Once we have understood that the whole Earth is one interconnected entity, then Deep Ecology becomes the next step. The Gaia hypothesis will not be of much use without realizing that everything upon this Earth has intrinsic value — a tree, a worm, a river, all and everything are good in themselves. The tree is not good because it will make nice furniture, or a nice house, or nice firewood. Those are all useful but secondary aspects. The most important thing is that everything upon the Earth has a deep intrinsic value; all things maintain a deep intrinsic relationship to each other. They are good in themselves. We have no right to think that we human beings are more important than, say, rainforests.

There are seven elements, from which this whole universe is made: the earth, fire, water and air are recognized as basic elements by most people in Europe, but for the Indians and Chinese the fifth element is space. Without space we cannot exist. And the sixth one is time; not clock time, but eternal time. And the seventh element is consciousness. Without consciousness we would not be able to relate to anything. Here I will not ponder on the question, whether consciousness came first and then Gaia emerged out of it, or whether Gaia came first and produced consciousness. Perhaps it is truly the chicken and egg problem.

These seven elements are intrinsically and inherently good. Even an earthquake is good. It shows that in the short term it is very painful. But in the long term the Earth is managing, maintaining, correcting and balancing itself. Everything that naturally exists has its own natural balance and harmony; that is Deep Ecology.

Once we accept that Gaia is good, how do we interact with it? We human beings need food; we have to cultivate land; and we have to fulfil our vital needs. We have to collect some trees to build our house; we have to take water from the river; we have to make clothes; we have to make fire to keep warm; we have to breathe air, and we have to use animals. What is the guiding principle upon which our relationship with Gaia is determined? That principle is Permaculture — a culture of permanence, of sustainability.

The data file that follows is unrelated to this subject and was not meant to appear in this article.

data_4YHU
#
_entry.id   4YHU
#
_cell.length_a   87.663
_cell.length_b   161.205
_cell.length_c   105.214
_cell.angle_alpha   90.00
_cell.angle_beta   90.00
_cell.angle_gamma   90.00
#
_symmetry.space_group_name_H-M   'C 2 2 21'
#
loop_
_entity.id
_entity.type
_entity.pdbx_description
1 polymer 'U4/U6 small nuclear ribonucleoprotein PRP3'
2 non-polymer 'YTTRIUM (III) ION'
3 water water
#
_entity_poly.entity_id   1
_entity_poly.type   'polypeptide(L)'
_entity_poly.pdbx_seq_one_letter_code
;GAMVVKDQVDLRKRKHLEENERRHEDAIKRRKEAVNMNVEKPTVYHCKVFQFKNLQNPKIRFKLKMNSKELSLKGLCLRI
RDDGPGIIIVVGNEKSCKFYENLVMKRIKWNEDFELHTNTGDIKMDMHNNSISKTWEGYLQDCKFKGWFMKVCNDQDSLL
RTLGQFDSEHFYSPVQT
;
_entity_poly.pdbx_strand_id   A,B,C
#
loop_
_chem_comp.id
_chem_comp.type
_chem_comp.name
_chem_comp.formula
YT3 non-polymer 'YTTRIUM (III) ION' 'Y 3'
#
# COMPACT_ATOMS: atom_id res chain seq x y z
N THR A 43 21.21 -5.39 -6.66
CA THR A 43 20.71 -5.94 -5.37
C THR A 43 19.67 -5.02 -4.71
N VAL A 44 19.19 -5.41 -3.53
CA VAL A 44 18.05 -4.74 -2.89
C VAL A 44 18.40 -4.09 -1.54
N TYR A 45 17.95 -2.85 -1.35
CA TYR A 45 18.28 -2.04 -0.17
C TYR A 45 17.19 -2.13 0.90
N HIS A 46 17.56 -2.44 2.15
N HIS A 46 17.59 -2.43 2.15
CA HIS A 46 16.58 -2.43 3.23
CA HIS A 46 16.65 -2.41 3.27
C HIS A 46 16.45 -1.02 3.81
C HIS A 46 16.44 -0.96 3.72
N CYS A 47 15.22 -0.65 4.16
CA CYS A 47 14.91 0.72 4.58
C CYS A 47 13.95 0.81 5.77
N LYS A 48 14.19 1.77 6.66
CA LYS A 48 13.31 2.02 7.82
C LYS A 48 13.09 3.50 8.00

When we are tilling the soil, or making a product, whether it is paper or shoes or clothes or furniture or electricity or whatever we are producing, we need to do it in a sustainable way. Whether we are in business or farming, in politics, or industry, Permaculture is applicable in every field. The idea of permanence is very much an old idea. The American Indians believed that whatever you do, remember how your action is going to affect the seventh generation. Permaculture helps us to think of posterity, of our children and grandchildren and great-great-great grandchildren, and how they are going to be affected by what we do today. So we cultivate the land, we produce goods, we run our economy, we run our business — we need to design all our activities in such a way that all designs for living contain the idea of permanence. In the back of our minds we need to keep the question, is it sustainable? Is it only for a short-term profit, or is it a long-term, continuous and durable design? The economics of permanence is Permaculture.

Now, once we accept that our relationship with the Earth should be based on the principle of permanence, we need to develop a sense of the place. The Earth is a large planet. Can we depend on butter from New Zealand, coffee from Kenya and tea from India? The Japanese cars are exported to Britain and the British cars are exported to Japan; is this sustainable? Here we have the idea of Bioregions. Mahatma Gandhi called it swadesi. Bioregionalism is a decentralized, locally-based economy.